So, I ask myself, “Do I really trust God to do what’s right with this world, with this country, and with my family, or do I believe I know better?” Also, “Am I willing to let Him use my life to reach the lost, or do I feel entitled to the comforts and routines I’ve established for myself?” And, possibly the most difficult question, “Do I identify myself as one who serves God even when there’s a limit to what I’m willing to do for Him?” The good news—and there’s always good news when we’re talking about God—is that the theme of the Jonah story is God’s enduring patience and ridiculous grace for mankind. We may not be able to understand why things are the way they are or what God is doing about it all, but we can be sure that it certainly comes from a place of love. God has a plan for this world, and He is perfectly capable of achieving it.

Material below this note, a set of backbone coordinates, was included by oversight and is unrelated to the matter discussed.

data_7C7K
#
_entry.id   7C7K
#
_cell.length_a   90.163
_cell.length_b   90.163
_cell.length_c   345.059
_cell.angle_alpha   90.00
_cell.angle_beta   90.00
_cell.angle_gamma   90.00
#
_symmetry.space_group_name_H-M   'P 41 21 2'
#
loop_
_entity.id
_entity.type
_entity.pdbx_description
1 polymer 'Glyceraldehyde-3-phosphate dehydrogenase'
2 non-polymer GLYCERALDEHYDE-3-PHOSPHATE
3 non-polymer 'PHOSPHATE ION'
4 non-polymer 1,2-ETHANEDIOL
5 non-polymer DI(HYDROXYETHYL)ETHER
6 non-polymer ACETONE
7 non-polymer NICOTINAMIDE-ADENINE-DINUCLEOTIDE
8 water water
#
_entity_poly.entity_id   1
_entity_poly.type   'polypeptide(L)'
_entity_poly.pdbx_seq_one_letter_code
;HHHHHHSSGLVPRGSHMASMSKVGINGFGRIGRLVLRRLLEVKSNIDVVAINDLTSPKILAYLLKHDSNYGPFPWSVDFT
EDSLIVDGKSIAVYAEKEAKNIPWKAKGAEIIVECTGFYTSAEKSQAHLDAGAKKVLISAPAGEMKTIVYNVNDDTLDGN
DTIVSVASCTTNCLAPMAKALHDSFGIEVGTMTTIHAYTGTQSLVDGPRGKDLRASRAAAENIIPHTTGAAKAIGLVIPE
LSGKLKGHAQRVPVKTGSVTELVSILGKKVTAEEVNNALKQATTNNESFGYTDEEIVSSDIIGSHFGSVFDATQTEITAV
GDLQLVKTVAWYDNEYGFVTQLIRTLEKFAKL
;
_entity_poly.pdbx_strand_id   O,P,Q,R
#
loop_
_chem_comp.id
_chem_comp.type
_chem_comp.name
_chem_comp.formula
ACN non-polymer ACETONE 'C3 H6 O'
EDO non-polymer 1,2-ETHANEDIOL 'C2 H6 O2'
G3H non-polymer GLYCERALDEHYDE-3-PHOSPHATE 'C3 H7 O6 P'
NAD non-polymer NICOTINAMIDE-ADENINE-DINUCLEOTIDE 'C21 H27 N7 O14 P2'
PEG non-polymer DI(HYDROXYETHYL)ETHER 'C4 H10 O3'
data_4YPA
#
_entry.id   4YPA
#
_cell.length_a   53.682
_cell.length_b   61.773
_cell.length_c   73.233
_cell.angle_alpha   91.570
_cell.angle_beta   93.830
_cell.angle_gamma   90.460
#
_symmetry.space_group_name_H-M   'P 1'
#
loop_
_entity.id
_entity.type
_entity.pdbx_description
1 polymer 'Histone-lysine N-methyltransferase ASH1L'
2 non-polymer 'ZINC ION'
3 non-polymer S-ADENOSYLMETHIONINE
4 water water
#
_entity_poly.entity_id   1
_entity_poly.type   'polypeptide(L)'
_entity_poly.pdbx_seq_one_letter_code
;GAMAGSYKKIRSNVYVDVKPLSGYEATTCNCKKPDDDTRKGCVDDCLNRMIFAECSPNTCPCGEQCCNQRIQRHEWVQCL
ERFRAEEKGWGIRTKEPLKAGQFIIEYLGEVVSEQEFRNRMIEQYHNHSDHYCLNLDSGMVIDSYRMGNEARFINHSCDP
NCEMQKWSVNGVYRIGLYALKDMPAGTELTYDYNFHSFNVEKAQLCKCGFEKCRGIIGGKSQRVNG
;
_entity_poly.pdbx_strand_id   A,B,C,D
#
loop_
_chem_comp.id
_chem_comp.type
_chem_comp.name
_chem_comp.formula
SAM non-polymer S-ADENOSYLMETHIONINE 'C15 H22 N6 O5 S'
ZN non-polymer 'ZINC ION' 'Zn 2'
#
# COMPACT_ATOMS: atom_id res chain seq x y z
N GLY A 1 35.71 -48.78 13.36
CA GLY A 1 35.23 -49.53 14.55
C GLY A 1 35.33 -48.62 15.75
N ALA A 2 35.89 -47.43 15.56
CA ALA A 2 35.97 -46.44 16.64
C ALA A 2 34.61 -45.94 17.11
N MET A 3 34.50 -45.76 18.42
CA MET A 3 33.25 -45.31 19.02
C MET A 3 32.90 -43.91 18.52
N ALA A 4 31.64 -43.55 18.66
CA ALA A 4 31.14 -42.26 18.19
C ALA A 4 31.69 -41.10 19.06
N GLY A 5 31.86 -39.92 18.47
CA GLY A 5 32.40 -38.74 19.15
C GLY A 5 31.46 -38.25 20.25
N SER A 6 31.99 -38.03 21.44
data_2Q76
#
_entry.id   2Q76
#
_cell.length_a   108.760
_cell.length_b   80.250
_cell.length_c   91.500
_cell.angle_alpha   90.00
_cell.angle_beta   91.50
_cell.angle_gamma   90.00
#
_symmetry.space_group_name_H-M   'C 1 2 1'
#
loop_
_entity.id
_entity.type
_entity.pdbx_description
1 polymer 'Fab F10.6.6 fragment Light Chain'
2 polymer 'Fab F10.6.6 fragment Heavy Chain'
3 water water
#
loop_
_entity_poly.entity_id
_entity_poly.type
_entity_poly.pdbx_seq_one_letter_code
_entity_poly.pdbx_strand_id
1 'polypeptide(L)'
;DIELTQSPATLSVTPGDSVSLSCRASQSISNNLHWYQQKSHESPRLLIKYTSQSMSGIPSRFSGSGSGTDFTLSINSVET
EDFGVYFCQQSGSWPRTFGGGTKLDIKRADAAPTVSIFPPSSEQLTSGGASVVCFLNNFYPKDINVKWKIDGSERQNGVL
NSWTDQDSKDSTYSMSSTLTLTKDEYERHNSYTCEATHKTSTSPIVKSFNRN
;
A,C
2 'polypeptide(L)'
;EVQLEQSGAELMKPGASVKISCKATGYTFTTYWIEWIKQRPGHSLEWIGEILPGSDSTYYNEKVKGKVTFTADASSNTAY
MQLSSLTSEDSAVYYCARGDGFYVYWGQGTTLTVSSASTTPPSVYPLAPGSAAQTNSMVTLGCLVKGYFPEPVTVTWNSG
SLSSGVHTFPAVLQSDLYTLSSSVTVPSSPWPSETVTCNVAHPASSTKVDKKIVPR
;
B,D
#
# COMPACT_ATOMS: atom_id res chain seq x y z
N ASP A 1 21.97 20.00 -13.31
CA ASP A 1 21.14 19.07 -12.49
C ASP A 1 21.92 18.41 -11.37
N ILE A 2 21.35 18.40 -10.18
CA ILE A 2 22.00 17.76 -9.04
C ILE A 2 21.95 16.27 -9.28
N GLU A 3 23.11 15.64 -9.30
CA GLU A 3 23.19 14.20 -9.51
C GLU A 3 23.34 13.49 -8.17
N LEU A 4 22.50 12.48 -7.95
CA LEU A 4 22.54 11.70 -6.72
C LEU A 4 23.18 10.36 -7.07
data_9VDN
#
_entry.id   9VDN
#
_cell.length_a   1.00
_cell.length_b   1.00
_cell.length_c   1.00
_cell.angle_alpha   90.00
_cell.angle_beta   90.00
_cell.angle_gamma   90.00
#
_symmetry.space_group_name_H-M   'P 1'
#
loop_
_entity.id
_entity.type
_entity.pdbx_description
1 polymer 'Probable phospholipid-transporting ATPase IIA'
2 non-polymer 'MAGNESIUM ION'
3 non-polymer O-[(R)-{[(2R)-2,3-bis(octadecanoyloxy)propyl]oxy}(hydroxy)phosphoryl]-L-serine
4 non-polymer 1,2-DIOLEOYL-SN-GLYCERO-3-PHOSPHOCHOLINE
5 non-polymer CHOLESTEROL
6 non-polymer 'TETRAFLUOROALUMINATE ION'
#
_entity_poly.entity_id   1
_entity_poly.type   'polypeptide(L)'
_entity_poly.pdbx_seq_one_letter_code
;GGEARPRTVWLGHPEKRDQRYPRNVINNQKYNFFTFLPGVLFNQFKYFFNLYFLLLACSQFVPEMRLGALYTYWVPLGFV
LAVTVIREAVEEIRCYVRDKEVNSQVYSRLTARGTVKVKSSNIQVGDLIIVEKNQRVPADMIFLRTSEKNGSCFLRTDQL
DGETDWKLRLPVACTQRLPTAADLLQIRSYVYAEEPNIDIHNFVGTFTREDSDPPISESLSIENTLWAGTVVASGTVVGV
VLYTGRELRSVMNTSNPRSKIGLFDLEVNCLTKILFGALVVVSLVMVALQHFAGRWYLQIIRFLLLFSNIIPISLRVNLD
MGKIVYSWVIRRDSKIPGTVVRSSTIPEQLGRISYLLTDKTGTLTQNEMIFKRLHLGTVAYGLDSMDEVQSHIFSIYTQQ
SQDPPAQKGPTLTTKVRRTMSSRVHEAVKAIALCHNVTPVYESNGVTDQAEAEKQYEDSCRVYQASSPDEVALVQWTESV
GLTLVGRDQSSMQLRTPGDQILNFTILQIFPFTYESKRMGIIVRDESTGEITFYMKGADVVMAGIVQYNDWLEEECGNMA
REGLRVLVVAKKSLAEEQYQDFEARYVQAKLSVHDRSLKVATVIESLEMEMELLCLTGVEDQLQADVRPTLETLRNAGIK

Thursday, February 4, 2021

Malawi 2021

        The work in Malawi continues to thrive, though our family will have been away for a year in March. With help from friends and real-time video, we moved out of our rental in Lilongwe and sold or donated most of our things. It was an emotional process. We stored several trunks we expect to eventually retrieve. I’d like to say we’ve rolled with the changes, but much of the past year has been spent grieving the abrupt transition forced on us when the borders closed. Malawi was our home, and we had planned to stay to see the work through to the end—whenever that might be.